| Courts |

Powerful Sports Marketing Agency Concerned Employee Left With Confidential Trade Secrets

Keep Dallas Observer Free
I Support
  • Local
  • Community
  • Journalism
  • logo

Support the independent voice of Dallas and help keep the future of Dallas Observer free.

There's no shortage of stories extolling the genius of John Tatum, the 45-year-old who in 1994 co-founded Genesco Sports Enterprises, the Woodall Rodgers-based consulting group that marries the right product with the right athlete, sport or major league. Sports Business Journal noted in '08 that "Dale Earnhardt Jr.'s defection was the biggest story of the 2007 NASCAR season, and Genesco helped unite the sport's most popular driver with Pepsi's Amp Energy drink." Last year The Dallas Morning News noted that Tatum's the reason they serve Miller Lite at Cowboys Stadium and serve Fritos at Major League Baseball games.

As Tatum told Cheryl Hall, "We represent more corporate partners and sponsors with the NFL and its teams than any other agency in the business." And here he is with Jerry Jones and Clark Hunt at the SMU Athletic Forum luncheon, so named for title sponsor Genesco. Why, only Friday there was a subscription-only piece on Tatum in the Dallas Business Journal.

Three days after that, his attorneys were in Dallas federal court, alleging that a longtime employee resigned in May and left the office earlier this month with trade secrets relating to its confidential deals with, among others, Pepsi, Verizon and Frito-Lay.

The suit, which follows, alleges that on his way out the door, and until the very last second, Sidney White dumped file after file from his laptop and Genesco's servers onto a USB flash drive. White, says the suit, signed a confidentiality agreement in '04 as part of his employment contract included with the filing.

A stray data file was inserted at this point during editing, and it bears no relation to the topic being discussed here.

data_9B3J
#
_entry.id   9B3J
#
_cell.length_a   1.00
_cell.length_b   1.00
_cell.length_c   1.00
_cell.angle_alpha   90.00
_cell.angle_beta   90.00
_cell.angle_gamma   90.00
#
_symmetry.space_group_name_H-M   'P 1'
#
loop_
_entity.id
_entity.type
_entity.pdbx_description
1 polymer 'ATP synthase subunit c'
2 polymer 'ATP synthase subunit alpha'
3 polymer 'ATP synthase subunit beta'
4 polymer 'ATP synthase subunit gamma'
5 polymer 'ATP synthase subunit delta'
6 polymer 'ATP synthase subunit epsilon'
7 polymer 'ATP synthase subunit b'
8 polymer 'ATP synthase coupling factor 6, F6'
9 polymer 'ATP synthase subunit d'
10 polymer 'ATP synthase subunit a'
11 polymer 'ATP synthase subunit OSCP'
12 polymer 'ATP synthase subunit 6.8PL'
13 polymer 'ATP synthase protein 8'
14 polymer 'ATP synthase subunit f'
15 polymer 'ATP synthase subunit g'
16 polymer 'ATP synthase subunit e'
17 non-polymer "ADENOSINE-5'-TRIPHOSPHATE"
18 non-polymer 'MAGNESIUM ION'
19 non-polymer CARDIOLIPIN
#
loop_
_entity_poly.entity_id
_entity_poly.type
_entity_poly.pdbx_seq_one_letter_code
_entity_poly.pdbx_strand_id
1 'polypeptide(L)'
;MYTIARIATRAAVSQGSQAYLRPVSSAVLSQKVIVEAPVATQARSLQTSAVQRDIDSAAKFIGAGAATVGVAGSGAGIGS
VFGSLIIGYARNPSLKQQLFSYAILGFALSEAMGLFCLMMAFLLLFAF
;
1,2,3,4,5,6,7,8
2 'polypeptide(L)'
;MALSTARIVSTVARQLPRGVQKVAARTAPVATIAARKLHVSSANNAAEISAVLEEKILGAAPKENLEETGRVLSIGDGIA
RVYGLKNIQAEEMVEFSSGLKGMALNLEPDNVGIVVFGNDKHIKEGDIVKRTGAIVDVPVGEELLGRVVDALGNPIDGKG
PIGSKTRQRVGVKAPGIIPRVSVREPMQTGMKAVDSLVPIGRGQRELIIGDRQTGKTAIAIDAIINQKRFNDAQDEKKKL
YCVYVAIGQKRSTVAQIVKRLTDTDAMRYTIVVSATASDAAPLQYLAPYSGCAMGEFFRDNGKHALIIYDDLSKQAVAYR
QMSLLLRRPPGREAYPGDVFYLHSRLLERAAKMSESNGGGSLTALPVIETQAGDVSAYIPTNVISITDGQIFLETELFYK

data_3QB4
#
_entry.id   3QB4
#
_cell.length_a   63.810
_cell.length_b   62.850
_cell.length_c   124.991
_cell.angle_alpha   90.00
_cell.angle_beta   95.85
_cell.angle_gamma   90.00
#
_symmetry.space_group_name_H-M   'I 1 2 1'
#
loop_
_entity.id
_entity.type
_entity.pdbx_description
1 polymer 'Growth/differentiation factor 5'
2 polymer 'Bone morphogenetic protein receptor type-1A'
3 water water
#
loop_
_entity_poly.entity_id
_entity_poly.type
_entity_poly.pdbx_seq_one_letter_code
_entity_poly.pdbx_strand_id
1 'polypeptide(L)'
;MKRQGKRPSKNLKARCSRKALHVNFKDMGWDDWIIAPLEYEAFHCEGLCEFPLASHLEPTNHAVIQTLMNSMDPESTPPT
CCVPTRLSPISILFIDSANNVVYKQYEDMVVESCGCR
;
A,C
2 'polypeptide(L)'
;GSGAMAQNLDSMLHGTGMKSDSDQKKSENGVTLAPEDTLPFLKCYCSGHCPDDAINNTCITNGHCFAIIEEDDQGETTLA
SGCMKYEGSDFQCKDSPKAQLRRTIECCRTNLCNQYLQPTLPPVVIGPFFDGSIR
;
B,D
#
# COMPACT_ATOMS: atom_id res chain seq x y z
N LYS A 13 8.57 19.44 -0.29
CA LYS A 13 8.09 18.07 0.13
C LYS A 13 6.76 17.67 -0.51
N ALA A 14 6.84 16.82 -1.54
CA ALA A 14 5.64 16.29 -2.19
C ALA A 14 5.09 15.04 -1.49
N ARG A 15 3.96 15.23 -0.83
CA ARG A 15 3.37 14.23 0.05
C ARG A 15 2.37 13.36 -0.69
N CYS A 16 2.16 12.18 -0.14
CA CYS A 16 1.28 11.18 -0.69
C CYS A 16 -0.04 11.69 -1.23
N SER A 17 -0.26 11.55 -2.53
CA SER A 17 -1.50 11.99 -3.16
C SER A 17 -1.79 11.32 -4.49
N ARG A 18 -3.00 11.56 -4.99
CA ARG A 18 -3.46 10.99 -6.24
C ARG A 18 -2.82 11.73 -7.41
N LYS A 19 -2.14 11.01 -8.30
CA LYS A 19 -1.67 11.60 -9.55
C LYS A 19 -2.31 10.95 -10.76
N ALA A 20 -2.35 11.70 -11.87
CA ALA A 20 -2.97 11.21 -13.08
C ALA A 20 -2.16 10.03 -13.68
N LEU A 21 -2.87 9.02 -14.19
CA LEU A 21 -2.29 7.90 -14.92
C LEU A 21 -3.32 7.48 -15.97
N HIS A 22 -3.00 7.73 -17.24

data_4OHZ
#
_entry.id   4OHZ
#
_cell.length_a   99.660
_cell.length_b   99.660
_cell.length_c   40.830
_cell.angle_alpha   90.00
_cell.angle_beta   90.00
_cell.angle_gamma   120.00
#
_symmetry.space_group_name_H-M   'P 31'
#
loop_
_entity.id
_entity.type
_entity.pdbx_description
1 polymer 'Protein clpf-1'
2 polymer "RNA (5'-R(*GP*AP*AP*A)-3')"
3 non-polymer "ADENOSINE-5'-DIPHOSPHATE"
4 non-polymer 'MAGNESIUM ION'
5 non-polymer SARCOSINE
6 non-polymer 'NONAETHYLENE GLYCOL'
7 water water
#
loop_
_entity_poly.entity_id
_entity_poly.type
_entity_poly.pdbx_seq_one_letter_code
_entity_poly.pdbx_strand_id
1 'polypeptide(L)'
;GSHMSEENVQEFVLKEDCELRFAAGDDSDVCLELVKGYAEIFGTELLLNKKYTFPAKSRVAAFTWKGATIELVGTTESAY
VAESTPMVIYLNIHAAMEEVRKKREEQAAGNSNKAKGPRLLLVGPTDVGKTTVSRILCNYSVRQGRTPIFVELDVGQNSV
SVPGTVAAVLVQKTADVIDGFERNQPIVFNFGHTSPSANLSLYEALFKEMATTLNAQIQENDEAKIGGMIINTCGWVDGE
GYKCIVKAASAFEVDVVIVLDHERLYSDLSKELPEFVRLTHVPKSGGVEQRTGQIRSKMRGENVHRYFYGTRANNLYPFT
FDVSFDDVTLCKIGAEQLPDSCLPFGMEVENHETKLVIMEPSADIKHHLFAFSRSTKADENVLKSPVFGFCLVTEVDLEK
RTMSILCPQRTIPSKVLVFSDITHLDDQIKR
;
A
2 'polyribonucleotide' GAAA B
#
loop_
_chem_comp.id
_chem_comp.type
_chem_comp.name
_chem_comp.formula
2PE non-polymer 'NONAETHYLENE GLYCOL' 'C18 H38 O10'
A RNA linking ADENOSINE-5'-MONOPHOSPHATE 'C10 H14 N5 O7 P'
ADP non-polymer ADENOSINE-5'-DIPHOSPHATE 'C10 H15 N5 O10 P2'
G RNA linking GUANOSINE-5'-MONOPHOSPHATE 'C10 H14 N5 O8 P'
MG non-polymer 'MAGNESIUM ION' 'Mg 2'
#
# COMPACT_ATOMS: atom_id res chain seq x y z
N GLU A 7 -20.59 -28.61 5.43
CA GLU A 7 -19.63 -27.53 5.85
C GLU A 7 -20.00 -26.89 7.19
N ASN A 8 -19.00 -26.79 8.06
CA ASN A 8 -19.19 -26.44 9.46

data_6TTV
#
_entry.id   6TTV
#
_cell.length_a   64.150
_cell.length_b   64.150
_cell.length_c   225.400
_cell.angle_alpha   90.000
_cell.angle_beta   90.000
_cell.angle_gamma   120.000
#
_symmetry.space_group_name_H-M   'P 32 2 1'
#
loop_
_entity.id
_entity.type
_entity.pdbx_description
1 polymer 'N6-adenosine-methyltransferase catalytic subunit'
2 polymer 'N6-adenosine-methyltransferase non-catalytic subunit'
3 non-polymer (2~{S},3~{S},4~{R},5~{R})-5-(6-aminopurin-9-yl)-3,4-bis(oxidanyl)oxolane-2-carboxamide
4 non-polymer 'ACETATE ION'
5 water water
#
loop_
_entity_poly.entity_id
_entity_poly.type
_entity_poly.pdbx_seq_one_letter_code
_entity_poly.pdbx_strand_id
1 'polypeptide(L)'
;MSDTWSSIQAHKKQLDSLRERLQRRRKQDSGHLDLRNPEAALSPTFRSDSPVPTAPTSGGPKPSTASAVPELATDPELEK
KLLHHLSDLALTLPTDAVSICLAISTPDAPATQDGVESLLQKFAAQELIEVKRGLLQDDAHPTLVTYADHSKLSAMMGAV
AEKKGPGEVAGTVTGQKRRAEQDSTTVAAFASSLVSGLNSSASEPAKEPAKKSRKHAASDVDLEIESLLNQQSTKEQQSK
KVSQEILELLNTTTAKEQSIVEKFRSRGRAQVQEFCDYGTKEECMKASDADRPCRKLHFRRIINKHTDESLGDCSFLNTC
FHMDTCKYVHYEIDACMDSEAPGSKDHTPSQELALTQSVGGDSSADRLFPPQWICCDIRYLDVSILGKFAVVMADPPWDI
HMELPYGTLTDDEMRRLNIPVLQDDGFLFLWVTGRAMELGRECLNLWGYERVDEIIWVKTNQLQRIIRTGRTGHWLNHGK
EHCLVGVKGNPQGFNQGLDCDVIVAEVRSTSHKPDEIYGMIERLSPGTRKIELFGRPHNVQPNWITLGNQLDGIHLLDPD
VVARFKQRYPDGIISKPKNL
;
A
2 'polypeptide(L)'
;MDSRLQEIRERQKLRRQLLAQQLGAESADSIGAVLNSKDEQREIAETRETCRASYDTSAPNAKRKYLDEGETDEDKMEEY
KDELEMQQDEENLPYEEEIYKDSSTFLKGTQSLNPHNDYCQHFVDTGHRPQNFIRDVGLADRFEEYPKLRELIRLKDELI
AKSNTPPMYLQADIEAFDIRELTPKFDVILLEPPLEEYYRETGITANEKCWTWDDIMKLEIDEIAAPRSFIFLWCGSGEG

The suit says the "information stolen contains customer account information, including marketing profiles, strategy and budgets for particular products and events." As a result, says yesterday's filing, "such marketing profiles, strategies and budgeting, if forwarded to a Genesco Sports competitor or used in Defendant's own competitive business, will lead to an unfair competitive advantage which the other business would not otherwise have if such confidential and proprietary information were not stolen."

The company's seeking a restraining order and temporary injunction against White, claiming that if the court doesn't act fast, the theft could "irreparably injure Genesco Sports' relationships with its clients."

Keep the Dallas Observer Free... Since we started the Dallas Observer, it has been defined as the free, independent voice of Dallas, and we would like to keep it that way. Offering our readers free access to incisive coverage of local news, food and culture. Producing stories on everything from political scandals to the hottest new bands, with gutsy reporting, stylish writing, and staffers who've won everything from the Society of Professional Journalists' Sigma Delta Chi feature-writing award to the Casey Medal for Meritorious Journalism. But with local journalism's existence under siege and advertising revenue setbacks having a larger impact, it is important now more than ever for us to rally support behind funding our local journalism. You can help by participating in our "I Support" membership program, allowing us to keep covering Dallas with no paywalls.

We use cookies to collect and analyze information on site performance and usage, and to enhance and customize content and advertisements. By clicking 'X' or continuing to use the site, you agree to allow cookies to be placed. To find out more, visit our cookies policy and our privacy policy.


Join the Observer community and help support independent local journalism in Dallas.


Join the Observer community and help support independent local journalism in Dallas.